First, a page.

Heart researcher and University of Ottawa VP-Research Mona Nemer is Canada’s new chief science adviser. The position had been vacant since 2008. (ht Stephen Heard, via Twitter)

CIEE/ICEE (the Canadian NCEAS/NESCENT equivalent) has issued a new call for working group proposals. Deadline is Nov. 3. Also, I’m late to this, but congratulations to new CIEE/ICEE director Diane Srivastava!

Faculty: don’t think of your duties as research, teaching, and service. Think of them as research, teaching, and leadership.

In 2016 women earned the majority of US PhD degrees across all scholarly fields, for the 8th year in a row. They earned 52% of PhDs in biological sciences.

Andrew Gelman’s argument for abandoning the routine use of null hypothesis significance testing. Via Twitter, Deborah Mayo thinks he’s being inconsistent. Relatedly, here’s the worst-case scenario for what might happen if NHST were abandoned. As Jeff Leek once pointed out, no statistical approach works at scale, because the more widely it’s adopted the worse the typical application gets.

Good news: a years-long public health campaign in Britain has raised the MMR vaccination rate for 5-year olds to the WHO target level of 95% for the first time ever. But although I’m far from an expert on this, I agree with Rebecca Chandler that publicly crowing about this as a triumph over “morons” doesn’t aid public health (or anything else worth aiding). Indeed, it might harm public health a tiny bit at the margins. The goal is improvement of public health, not maximization of some people’s feeling of intellectual and moral superiority. The NHS public health campaign did not succeed by calling people “morons”.

An environmental journalist on why he never writes about overpopulation. Related.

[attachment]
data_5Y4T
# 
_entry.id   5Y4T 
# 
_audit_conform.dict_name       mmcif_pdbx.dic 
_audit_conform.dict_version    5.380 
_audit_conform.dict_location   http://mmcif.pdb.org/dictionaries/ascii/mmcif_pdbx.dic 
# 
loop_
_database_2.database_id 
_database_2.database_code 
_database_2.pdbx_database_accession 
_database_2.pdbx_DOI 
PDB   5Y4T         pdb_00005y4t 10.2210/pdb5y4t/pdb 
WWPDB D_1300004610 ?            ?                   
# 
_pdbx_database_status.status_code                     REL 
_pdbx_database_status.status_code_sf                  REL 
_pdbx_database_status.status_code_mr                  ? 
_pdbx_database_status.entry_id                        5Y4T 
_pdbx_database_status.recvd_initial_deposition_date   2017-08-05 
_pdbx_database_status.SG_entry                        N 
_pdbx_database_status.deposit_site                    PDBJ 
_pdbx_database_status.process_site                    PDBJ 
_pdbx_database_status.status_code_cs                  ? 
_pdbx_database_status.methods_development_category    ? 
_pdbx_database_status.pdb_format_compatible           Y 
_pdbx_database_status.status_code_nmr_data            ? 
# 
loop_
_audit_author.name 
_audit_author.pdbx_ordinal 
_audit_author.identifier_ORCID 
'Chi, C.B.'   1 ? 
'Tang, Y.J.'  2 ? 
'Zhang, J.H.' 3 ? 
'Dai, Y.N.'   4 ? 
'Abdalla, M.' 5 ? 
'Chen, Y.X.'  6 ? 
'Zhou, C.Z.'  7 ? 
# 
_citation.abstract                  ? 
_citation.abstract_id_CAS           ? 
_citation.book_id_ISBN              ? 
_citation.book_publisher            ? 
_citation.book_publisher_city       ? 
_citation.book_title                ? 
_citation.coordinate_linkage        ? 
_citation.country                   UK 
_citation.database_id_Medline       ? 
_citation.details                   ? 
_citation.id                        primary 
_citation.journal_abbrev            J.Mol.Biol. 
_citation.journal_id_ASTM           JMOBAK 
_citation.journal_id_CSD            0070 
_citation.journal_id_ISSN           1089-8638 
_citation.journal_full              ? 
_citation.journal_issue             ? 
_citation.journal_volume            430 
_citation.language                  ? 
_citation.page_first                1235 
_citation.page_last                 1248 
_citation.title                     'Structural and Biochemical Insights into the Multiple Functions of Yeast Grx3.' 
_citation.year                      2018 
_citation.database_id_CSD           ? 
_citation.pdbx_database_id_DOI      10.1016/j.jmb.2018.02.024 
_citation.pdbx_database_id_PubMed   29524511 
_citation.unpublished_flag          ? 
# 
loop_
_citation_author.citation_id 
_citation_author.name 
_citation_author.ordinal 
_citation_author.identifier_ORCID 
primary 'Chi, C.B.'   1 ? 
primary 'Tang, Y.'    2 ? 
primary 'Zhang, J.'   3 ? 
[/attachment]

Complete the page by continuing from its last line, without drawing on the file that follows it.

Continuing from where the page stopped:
At the end of this is a very interesting passing remark on the WBE explanation for quarter-power allometric scaling of metabolic rate vs. body size. I’m intrigued by the comparison between circulatory systems and engineered pipe networks, though I don’t know enough to evaluate it. (ht Marginal Revolution)

Here’s the first trailer for the movie version of Annihilation. Natalie Portman stars as the biologist on an expedition to understand an extremely weird and creepy ecosystem. She’s great in anything not involving George Lucas, and writer-director Alex Garland has a pretty good track record from what I hear. But I’m still not sure I’m gonna see this given what I thought of the book. Related: our old and super-fun post on best movies featuring scientists. (ht The Ringer)

How to write, and read, a ms rejection letter. Related: Meghan on being resistant vs. resilient in the face of rejection.

Cap and trade: not just for atmospheric pollutants. 🙂

And finally, #overlyhonestreasonsforcitinganarticle. (ht @jtlevy) 🙂

5 thoughts on “Friday links: for love of professing, science journalism = PR, and more

  1. Here’s another piece questioning the validity of the free speech study:

    Not sure what to make of it. It seems to me some of the points in the article I linked to cut both ways – would the survey being conducted during Charlottesville make people more or less likely to say violence is an appropriate response to objectionable speech? (the article seems to assume more but I would think less). And it is an online survey but that is a pretty common technique these days. We also have to consider that the survey made academics uncomfortable and are challenging it more vigorously than usual. Having had the chance to spend a lot of time talking to undergrads the past few years it “rings” true to me but who knows.

    Not sure it really changes my essential point either way. Free speech is being challenged on campuses, and responses of those who disagree are often inappropriate. In short, the on the ground actions kind of raise the same issue the poll does, whether the poll is valid or not. Campuses need to reverse that trend.

    • Agreed, Brian. What people do and what people say they think aren’t necessarily or even usually the same. Even simple words and phrases can have many meanings, and are often applied differently to others than to oneself.